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Our ability to read, write, speak and listen well is vital to our personal, social and professional development – and it all starts when we’re kids. Literacy skills underpin all aspects of the school curriculum, so children must develop a strong grasp of these skills if they are to make the most of their learning and unlock their potential.
Specialists in Coventry University’s Centre for Research in Psychology, Behaviour and Achievement are focusing their research on finding new and novel ways to help those experiencing difficulties with literacy to overcome them, as well as advancing theoretical perspectives of reading and writing.
Researchers from the centre are often called up on to assess real-world programmes, and much of this activity involves working closely with school kids, educational bodies and charities such as the Reading Agency and the National Literacy Trust. Our experts also work with publishers and producers of literacy learning materials as part of their research.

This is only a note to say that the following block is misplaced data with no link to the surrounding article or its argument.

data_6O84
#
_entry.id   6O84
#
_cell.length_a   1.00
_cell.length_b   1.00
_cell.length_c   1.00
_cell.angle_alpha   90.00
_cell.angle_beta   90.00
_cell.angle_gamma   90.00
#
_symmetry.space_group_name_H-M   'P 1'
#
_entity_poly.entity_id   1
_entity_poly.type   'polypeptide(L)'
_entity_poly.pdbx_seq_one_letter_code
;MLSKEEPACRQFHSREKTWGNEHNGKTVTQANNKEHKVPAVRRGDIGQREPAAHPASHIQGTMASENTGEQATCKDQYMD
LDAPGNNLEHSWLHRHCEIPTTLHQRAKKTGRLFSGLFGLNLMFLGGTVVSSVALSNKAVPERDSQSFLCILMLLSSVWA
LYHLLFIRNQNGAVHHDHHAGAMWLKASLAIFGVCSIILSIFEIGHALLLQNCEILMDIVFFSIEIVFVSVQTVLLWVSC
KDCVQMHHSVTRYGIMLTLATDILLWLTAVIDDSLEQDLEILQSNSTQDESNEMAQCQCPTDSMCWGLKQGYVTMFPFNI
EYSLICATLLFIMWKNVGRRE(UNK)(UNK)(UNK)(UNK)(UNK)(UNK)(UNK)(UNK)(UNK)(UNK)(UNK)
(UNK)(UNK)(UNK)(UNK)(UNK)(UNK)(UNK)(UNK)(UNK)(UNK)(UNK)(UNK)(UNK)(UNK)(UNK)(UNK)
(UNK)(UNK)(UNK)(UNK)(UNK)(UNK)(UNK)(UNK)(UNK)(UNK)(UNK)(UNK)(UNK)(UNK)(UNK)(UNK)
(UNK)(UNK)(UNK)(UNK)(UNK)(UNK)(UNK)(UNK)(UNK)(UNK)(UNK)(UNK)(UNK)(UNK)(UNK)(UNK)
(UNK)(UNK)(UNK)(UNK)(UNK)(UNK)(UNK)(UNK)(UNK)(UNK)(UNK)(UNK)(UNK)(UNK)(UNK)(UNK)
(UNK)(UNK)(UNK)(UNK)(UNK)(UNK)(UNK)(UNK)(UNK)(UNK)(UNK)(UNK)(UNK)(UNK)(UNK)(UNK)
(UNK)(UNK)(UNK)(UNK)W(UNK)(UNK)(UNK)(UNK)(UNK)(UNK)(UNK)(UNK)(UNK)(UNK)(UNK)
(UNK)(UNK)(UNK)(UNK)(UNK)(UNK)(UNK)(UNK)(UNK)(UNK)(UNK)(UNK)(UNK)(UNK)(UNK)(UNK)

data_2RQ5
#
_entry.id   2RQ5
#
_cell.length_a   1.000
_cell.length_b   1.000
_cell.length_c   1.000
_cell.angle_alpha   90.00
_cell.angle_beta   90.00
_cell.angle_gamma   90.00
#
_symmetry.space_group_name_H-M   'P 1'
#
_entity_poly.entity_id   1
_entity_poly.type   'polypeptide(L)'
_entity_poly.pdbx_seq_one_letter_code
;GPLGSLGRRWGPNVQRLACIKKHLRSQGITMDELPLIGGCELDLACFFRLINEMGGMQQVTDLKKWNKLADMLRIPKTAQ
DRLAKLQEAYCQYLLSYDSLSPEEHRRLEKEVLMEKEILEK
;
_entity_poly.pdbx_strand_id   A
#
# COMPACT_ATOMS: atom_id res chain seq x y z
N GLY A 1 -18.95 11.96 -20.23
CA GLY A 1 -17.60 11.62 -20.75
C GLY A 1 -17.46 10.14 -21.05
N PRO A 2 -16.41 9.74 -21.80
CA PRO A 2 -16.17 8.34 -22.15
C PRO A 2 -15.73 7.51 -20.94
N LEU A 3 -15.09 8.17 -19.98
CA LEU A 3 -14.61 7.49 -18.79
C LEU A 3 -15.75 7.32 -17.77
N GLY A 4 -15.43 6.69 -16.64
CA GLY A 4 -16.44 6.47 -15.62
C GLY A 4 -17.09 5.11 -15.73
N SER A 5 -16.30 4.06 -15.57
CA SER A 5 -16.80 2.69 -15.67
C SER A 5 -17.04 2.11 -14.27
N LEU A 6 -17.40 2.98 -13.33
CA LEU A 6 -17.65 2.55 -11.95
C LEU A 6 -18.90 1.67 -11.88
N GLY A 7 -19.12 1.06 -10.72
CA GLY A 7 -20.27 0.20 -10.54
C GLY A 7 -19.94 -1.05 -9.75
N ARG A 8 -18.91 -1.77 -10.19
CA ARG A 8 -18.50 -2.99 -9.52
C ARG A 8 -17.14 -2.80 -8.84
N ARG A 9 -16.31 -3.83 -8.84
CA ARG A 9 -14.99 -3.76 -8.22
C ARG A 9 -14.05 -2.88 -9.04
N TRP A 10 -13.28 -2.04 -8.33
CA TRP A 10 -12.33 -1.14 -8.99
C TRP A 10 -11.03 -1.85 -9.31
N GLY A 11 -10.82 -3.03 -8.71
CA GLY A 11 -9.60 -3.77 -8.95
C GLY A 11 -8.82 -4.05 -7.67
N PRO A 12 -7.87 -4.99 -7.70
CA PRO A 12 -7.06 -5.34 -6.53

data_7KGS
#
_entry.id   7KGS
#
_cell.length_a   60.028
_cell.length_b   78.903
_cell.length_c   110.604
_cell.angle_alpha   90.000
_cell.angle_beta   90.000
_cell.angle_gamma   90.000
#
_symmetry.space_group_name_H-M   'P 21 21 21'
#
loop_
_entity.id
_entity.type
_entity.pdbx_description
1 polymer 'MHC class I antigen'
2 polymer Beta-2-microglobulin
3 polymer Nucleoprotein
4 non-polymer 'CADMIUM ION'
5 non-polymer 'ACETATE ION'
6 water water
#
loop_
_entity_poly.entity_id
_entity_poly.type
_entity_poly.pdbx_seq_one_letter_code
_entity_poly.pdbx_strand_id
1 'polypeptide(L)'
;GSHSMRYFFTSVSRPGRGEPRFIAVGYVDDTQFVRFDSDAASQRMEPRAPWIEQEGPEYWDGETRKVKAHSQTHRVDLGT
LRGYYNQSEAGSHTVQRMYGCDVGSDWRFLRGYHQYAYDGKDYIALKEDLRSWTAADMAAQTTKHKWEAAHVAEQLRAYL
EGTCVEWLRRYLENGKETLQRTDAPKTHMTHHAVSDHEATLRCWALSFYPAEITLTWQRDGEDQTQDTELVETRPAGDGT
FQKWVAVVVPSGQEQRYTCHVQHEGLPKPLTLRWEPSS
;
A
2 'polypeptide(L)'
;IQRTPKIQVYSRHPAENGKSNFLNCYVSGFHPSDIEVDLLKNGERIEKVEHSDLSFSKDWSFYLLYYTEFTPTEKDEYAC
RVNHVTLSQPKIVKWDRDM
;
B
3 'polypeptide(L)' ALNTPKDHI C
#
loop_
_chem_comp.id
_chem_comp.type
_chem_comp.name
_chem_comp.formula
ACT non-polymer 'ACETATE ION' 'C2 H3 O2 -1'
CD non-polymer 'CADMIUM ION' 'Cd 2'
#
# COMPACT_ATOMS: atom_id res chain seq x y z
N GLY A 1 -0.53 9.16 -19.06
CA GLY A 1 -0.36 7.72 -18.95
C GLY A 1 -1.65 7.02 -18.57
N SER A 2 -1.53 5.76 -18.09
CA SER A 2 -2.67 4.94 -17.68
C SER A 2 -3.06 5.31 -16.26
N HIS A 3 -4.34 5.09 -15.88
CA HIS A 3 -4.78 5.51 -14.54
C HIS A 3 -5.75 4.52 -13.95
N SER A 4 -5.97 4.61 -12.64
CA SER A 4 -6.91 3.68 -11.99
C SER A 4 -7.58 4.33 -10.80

Our academics understanding of and research around the sounds, rhythms and structures of spoken language recently informed the development of a new series of children’s reading books for key stage 1 of the national curriculum, and they have also undertaken an evaluation of the effectives of a national literacy programme aimed at supporting families with home learning.
Other areas around literacy development being explored by the centre include the difficulties shown by children with dyslexia, the effects of oral language or hearing impairments on learning, and the role of technology in literacy and how this impacts on the way children are interacting with language.